Clarifying further on Friday’s announcement regarding rollback of the enhanced surcharge for foreign portfolio investors (FPIs), the Finance Ministry said on Saturday that the relief would be applicable not only on capital gains from transfer of equity shares, but also for income from the sale of derivatives.
The Finance Ministry said usually derivatives in the form of futures and options are not treated as a capital asset, but investment from FPIs gets different treatment. The income from the transfer of the derivatives is treated as business income and is liable for normal rate of tax.
However, in the case of FPIs, the derivatives are treated as capital assets and the gains arising from their transfer is treated as capital gains and subjected to a special rate of tax as per Section 115AD of the Income-tax Act.
“Therefore, it is also decided that the tax payable on gains arising from the transfer of derivatives (future & options) by FPI which are liable to special rate of tax under section 115AD of the Act shall also be exempted from the levy of the enhanced surcharge,” a statement from the Finance Ministry said on Saturday.
The enhanced surcharge shall be withdrawn on tax payable at special rate by both domestic as well as foreign investors on long-term and short-term capital gains arising from the transfer of equity shares in a company or unit of an equity oriented fund/business trust which are liable for securities transaction tax and also on tax payable at special rate under section 115AD by the FPI on capital gains arising from the transfer of derivatives, the Ministry’s statement further said.
The enhanced surcharge, however, will continue to be levied on the business income arising from the transfer of derivatives to a person other than FPIs.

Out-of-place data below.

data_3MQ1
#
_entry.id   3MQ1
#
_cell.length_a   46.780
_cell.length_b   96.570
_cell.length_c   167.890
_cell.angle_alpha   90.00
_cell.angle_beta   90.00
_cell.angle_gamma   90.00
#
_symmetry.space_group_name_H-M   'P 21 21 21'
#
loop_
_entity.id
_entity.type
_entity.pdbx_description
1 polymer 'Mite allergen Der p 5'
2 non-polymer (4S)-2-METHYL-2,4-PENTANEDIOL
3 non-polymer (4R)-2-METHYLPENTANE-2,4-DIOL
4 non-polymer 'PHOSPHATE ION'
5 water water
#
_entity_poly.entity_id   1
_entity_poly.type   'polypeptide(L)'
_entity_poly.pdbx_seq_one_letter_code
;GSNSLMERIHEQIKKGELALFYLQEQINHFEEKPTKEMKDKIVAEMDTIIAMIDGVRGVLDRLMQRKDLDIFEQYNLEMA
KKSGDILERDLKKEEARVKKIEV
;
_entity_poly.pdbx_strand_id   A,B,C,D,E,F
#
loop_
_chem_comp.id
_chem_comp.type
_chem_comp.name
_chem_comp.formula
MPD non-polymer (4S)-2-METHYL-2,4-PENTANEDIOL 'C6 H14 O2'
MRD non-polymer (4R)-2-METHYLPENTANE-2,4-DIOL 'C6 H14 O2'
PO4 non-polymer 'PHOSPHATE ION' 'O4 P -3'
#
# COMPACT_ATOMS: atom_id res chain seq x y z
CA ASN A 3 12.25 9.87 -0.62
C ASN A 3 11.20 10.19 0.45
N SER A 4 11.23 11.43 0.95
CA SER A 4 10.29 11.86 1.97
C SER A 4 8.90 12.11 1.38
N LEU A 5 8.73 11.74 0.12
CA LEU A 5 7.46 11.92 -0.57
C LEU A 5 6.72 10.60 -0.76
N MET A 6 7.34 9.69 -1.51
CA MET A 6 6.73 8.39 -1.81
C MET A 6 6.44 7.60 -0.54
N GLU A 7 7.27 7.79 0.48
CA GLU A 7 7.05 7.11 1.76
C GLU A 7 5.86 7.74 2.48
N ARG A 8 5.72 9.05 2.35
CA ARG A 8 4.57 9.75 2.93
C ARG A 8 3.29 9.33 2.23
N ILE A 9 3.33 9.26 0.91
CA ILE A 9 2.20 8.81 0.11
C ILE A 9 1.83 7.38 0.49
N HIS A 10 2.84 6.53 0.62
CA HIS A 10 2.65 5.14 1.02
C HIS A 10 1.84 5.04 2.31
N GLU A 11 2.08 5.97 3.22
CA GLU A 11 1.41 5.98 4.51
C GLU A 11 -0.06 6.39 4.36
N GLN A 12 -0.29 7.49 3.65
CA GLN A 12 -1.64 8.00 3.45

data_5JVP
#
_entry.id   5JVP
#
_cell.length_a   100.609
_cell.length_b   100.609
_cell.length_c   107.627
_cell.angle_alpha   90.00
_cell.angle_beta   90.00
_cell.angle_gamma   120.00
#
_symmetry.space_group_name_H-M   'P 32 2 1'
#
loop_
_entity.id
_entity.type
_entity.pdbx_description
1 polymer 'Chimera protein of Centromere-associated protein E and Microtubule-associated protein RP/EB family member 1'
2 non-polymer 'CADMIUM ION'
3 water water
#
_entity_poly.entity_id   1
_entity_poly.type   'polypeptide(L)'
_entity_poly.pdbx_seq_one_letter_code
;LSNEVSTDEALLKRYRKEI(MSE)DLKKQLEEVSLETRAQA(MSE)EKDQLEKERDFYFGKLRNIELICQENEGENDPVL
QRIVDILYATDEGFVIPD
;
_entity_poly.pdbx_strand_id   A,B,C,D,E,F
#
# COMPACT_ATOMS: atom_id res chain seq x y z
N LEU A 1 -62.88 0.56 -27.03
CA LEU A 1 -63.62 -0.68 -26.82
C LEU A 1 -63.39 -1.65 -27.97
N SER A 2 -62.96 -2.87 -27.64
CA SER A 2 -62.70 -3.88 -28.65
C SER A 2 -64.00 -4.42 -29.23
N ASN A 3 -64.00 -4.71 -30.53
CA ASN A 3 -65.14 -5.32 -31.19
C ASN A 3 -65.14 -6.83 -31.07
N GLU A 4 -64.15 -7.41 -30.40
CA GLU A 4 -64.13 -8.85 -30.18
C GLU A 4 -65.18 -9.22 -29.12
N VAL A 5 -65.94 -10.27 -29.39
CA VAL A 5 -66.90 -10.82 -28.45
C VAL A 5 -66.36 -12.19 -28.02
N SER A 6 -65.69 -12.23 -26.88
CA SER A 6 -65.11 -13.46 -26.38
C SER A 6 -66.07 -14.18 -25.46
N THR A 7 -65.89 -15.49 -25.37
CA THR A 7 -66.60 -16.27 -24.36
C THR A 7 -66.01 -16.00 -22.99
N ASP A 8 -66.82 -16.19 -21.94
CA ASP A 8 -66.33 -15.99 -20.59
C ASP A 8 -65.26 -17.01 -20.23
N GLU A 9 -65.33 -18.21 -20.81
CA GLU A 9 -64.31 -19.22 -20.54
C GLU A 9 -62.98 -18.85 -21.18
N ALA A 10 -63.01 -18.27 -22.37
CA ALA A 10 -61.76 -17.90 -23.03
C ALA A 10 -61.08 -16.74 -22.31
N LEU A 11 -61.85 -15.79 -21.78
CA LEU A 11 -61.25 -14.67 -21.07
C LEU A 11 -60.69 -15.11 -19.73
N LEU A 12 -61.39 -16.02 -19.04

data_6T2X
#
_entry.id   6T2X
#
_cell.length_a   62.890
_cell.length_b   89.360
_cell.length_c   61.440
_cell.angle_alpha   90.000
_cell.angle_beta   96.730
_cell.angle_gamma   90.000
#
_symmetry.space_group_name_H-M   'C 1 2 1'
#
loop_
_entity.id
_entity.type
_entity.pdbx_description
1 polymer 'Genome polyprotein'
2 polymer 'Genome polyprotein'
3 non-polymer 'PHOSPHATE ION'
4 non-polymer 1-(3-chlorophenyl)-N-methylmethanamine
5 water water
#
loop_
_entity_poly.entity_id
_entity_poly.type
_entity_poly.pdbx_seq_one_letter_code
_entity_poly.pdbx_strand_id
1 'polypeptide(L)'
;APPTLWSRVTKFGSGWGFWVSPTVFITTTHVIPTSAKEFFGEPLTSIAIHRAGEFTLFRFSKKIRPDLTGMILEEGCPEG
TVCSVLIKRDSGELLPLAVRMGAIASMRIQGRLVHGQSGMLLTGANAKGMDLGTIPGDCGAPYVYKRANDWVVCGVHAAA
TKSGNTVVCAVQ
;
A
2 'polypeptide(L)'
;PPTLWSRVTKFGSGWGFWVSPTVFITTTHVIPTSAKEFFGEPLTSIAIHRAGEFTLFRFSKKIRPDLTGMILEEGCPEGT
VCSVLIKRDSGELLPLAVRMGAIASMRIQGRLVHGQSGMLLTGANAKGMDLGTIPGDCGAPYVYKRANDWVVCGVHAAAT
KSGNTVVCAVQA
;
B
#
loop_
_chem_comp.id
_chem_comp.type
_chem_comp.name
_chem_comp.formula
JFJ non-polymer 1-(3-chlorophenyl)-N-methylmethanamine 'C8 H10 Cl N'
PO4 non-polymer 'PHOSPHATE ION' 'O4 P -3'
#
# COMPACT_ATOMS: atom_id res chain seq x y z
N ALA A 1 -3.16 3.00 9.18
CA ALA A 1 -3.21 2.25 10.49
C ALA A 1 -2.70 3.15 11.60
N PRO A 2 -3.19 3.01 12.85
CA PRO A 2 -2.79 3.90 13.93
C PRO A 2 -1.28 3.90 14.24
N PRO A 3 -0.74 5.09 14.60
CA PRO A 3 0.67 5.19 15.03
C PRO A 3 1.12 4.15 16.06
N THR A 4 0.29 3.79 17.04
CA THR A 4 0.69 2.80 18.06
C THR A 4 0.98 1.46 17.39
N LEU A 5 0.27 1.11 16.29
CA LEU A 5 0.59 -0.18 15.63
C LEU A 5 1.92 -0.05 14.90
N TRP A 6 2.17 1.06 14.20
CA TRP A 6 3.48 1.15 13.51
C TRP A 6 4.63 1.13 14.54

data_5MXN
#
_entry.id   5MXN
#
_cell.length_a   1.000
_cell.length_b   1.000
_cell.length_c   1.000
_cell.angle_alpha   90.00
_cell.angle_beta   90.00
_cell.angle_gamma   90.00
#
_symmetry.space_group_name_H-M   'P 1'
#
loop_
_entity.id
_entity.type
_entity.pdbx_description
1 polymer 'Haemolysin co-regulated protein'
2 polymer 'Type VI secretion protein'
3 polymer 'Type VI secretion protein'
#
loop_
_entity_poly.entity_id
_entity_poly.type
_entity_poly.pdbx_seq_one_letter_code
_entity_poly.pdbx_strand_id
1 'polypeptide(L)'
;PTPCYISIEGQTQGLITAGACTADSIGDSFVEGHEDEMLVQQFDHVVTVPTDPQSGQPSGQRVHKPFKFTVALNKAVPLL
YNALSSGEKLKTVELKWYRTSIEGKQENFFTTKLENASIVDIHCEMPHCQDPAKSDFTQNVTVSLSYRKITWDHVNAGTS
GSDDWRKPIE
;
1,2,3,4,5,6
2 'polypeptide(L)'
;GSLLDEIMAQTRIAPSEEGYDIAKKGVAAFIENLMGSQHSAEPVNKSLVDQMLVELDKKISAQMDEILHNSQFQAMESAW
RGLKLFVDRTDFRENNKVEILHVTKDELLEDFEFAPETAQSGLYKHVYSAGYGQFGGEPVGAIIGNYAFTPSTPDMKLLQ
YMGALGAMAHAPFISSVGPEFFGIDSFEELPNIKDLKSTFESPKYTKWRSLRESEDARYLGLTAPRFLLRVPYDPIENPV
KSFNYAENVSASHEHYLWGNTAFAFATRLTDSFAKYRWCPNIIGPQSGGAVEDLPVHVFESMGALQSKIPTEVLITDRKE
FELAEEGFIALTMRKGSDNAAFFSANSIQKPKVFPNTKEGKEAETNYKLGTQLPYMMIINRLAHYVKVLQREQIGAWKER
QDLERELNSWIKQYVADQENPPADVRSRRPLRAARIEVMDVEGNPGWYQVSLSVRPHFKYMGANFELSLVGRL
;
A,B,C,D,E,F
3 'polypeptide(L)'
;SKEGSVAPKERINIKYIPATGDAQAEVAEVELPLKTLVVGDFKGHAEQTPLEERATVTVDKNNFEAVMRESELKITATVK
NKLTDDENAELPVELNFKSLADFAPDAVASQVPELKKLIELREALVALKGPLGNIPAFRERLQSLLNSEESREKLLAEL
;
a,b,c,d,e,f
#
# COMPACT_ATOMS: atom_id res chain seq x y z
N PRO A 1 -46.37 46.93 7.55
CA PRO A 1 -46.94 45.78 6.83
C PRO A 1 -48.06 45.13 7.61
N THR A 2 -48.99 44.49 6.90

Finance Minister Nirmala Sitharaman — as part of measures to support the faltering economic growth — had on Friday announced the rollback of enhanced surcharge on long-term and short-term capital gains arising from transfer of equity shares for both domestic and foreign investors.
“The pre-Budget position is restored,” she had said at a press conference Friday. The surcharge was increased by 3 per cent and 7 per cent on those earning between Rs 2 crore and Rs 5 crore and over Rs 5 crore, respectively, as part of the Budget proposals announced by the Finance Minister on July 5.
This had resulted in different taxation outcomes for FPIs registered as Association of Persons or trusts and companies, even as those registered as companies were spared of this surcharge.
Ever since the Budget announcement, markets have been seeing a selloff on most trading days, largely in light of the FPI impact. Friday’s decision reverses the levy that had been announced to be imposed in the Budget 2019-20. The higher surcharge will continue to be applicable for higher net worth Individuals (HNIs), but it will be reviewed after the 75th Independence Day, the government said.